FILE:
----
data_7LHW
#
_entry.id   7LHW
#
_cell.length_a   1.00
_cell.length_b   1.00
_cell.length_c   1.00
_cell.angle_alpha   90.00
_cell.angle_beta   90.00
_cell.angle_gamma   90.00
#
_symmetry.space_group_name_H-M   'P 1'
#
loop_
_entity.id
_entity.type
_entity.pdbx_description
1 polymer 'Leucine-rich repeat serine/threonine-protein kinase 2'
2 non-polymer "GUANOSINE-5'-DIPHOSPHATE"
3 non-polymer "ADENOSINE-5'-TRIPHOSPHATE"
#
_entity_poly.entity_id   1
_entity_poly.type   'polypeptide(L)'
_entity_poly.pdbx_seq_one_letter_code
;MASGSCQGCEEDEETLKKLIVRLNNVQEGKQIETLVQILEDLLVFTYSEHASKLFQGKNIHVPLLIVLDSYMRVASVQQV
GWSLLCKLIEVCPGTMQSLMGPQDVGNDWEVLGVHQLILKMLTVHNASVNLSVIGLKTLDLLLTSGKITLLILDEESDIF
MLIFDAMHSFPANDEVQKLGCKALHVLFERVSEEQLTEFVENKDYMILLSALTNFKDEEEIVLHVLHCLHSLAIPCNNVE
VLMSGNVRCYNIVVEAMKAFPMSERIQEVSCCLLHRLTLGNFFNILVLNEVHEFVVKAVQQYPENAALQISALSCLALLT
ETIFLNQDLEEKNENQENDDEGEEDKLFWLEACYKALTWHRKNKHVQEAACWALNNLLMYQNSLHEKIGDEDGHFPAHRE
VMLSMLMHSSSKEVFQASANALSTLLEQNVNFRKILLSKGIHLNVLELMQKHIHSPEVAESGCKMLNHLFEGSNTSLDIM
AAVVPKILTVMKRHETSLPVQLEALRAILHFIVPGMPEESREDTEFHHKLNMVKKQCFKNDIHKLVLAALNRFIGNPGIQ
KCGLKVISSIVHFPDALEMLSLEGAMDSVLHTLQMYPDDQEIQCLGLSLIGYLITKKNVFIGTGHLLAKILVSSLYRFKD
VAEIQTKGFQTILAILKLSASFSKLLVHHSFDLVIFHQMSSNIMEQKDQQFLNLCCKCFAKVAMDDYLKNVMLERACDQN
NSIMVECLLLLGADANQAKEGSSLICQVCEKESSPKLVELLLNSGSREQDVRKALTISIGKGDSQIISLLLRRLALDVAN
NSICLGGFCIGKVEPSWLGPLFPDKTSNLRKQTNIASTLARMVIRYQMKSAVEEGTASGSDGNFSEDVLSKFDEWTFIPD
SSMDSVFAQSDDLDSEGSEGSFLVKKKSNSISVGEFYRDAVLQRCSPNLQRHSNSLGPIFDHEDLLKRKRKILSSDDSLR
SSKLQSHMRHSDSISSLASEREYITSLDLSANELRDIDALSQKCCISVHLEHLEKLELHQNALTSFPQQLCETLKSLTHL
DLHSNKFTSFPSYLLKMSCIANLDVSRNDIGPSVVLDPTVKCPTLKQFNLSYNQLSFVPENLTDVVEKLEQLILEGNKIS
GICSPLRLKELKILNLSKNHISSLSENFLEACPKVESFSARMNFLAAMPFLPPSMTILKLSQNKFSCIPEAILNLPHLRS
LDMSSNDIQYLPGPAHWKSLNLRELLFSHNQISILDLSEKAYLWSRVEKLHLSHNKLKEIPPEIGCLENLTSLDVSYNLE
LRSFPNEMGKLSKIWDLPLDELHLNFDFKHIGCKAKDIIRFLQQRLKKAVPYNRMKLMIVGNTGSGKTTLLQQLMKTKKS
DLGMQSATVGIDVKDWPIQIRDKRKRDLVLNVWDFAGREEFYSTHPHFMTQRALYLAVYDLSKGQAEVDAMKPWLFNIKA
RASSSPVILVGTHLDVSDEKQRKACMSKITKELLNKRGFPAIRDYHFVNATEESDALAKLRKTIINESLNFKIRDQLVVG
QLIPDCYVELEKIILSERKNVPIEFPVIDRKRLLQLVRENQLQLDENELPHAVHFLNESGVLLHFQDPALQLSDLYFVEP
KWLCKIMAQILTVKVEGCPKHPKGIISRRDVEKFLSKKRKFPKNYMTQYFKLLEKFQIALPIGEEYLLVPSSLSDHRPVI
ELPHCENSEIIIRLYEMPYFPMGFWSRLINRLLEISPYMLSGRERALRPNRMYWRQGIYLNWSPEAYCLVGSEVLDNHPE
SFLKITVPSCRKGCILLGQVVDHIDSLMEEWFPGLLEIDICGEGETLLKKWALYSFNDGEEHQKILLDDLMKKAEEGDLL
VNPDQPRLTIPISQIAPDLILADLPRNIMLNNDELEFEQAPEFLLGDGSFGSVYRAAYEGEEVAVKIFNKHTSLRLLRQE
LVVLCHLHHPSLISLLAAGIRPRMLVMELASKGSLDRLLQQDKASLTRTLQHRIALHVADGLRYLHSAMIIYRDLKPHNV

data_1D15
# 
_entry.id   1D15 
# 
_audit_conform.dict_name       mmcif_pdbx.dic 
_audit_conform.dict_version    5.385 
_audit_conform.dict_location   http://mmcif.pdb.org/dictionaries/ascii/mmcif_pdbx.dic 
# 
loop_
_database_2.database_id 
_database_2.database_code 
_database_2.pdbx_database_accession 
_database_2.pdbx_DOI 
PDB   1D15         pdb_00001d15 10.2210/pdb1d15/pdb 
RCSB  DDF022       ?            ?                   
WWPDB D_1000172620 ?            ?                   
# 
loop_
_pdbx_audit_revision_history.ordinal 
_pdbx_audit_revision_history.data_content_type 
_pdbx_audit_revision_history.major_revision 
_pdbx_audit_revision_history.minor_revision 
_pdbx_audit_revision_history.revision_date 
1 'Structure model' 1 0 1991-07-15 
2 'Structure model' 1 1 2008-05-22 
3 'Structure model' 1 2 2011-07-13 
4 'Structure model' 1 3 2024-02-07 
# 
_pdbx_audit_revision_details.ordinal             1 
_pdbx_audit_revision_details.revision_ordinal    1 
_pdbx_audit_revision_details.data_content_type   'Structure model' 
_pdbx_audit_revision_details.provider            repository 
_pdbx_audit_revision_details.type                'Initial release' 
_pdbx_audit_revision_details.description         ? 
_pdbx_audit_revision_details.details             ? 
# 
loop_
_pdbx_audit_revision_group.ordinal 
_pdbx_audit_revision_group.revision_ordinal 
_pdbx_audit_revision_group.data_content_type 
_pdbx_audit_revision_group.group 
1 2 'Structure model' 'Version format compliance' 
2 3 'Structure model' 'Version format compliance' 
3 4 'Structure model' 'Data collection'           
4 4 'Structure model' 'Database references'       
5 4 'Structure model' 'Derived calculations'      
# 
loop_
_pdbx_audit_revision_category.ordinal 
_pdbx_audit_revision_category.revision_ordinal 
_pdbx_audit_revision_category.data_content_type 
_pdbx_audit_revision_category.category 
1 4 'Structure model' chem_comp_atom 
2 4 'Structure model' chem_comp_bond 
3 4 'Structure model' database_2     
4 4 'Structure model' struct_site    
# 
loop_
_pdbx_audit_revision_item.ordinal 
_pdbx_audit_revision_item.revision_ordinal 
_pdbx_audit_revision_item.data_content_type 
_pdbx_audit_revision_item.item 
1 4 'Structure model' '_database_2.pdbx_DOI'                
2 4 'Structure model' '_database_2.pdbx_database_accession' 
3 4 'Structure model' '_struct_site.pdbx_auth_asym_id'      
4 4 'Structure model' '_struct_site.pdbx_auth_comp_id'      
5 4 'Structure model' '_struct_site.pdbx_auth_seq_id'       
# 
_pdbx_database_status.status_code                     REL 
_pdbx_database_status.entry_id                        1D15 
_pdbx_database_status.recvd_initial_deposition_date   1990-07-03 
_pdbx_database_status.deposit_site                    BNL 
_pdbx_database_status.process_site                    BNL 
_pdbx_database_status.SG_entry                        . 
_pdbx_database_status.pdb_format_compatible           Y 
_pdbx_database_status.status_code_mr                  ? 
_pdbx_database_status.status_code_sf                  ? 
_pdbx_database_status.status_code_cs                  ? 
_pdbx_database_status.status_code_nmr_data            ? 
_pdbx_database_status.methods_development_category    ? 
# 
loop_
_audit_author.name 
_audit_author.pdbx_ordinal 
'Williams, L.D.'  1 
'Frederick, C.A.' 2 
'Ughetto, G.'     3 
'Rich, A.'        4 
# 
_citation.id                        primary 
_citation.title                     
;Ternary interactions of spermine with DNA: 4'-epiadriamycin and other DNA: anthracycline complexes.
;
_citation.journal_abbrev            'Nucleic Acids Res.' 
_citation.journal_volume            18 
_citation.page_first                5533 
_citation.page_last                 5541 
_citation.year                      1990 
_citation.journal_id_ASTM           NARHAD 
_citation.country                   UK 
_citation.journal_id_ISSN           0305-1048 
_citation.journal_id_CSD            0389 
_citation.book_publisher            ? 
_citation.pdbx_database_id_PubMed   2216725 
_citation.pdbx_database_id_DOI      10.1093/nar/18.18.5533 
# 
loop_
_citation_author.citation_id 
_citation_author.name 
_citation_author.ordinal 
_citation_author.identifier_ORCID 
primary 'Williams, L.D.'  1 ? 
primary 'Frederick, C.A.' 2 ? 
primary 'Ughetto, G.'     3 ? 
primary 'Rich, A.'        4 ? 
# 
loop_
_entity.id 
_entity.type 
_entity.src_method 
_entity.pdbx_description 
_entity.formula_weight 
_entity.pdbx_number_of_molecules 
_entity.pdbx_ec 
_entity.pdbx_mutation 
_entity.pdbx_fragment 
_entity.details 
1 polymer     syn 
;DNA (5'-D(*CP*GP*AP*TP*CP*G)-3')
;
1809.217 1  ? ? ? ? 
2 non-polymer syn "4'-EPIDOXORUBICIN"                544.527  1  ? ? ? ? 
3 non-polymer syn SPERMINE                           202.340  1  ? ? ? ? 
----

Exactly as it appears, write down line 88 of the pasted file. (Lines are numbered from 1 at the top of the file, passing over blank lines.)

_pdbx_audit_revision_group.revision_ordinal 